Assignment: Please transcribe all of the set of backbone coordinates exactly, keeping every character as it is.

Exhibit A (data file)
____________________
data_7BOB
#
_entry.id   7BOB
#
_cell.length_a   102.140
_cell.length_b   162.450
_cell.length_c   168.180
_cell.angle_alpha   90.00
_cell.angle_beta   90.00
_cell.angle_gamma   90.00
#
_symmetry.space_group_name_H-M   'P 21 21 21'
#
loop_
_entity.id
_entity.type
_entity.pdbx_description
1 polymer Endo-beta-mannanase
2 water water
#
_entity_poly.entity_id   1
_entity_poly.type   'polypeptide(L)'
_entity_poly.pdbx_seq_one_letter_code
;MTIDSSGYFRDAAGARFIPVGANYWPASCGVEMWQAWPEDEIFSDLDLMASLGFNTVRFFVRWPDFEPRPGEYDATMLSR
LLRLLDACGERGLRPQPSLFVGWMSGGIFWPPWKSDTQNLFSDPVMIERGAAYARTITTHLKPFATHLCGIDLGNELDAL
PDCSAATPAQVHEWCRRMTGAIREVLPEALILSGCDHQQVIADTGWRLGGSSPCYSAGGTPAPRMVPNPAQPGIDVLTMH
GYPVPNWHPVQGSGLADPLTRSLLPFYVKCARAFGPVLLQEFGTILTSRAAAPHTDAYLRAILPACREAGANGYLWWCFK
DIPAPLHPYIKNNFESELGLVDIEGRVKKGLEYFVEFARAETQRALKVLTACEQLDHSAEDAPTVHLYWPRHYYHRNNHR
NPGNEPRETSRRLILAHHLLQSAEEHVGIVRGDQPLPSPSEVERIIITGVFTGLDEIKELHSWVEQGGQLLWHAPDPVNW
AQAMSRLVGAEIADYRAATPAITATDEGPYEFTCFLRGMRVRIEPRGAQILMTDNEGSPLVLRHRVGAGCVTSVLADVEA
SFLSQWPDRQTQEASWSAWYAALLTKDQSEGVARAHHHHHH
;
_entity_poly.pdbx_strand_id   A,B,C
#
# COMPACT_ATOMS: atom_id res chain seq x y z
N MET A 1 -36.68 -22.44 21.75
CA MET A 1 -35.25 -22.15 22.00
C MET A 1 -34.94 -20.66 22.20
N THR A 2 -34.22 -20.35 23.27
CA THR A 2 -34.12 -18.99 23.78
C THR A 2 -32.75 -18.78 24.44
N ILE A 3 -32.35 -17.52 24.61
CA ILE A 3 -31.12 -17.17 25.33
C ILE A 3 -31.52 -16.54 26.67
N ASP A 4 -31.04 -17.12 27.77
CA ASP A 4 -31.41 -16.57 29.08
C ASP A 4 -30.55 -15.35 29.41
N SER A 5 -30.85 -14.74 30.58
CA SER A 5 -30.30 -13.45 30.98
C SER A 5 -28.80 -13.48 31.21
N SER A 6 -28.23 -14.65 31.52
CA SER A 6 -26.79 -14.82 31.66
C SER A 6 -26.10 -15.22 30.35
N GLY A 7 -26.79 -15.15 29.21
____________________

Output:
data_7BOB
#
_entry.id   7BOB
#
_cell.length_a   102.140
_cell.length_b   162.450
_cell.length_c   168.180
_cell.angle_alpha   90.00
_cell.angle_beta   90.00
_cell.angle_gamma   90.00
#
_symmetry.space_group_name_H-M   'P 21 21 21'
#
loop_
_entity.id
_entity.type
_entity.pdbx_description
1 polymer Endo-beta-mannanase
2 water water
#
_entity_poly.entity_id   1
_entity_poly.type   'polypeptide(L)'
_entity_poly.pdbx_seq_one_letter_code
;MTIDSSGYFRDAAGARFIPVGANYWPASCGVEMWQAWPEDEIFSDLDLMASLGFNTVRFFVRWPDFEPRPGEYDATMLSR
LLRLLDACGERGLRPQPSLFVGWMSGGIFWPPWKSDTQNLFSDPVMIERGAAYARTITTHLKPFATHLCGIDLGNELDAL
PDCSAATPAQVHEWCRRMTGAIREVLPEALILSGCDHQQVIADTGWRLGGSSPCYSAGGTPAPRMVPNPAQPGIDVLTMH
GYPVPNWHPVQGSGLADPLTRSLLPFYVKCARAFGPVLLQEFGTILTSRAAAPHTDAYLRAILPACREAGANGYLWWCFK
DIPAPLHPYIKNNFESELGLVDIEGRVKKGLEYFVEFARAETQRALKVLTACEQLDHSAEDAPTVHLYWPRHYYHRNNHR
NPGNEPRETSRRLILAHHLLQSAEEHVGIVRGDQPLPSPSEVERIIITGVFTGLDEIKELHSWVEQGGQLLWHAPDPVNW
AQAMSRLVGAEIADYRAATPAITATDEGPYEFTCFLRGMRVRIEPRGAQILMTDNEGSPLVLRHRVGAGCVTSVLADVEA
SFLSQWPDRQTQEASWSAWYAALLTKDQSEGVARAHHHHHH
;
_entity_poly.pdbx_strand_id   A,B,C
#
# COMPACT_ATOMS: atom_id res chain seq x y z
N MET A 1 -36.68 -22.44 21.75
CA MET A 1 -35.25 -22.15 22.00
C MET A 1 -34.94 -20.66 22.20
N THR A 2 -34.22 -20.35 23.27
CA THR A 2 -34.12 -18.99 23.78
C THR A 2 -32.75 -18.78 24.44
N ILE A 3 -32.35 -17.52 24.61
CA ILE A 3 -31.12 -17.17 25.33
C ILE A 3 -31.52 -16.54 26.67
N ASP A 4 -31.04 -17.12 27.77
CA ASP A 4 -31.41 -16.57 29.08
C ASP A 4 -30.55 -15.35 29.41
N SER A 5 -30.85 -14.74 30.58
CA SER A 5 -30.30 -13.45 30.98
C SER A 5 -28.80 -13.48 31.21
N SER A 6 -28.23 -14.65 31.52
CA SER A 6 -26.79 -14.82 31.66
C SER A 6 -26.10 -15.22 30.35
N GLY A 7 -26.79 -15.15 29.21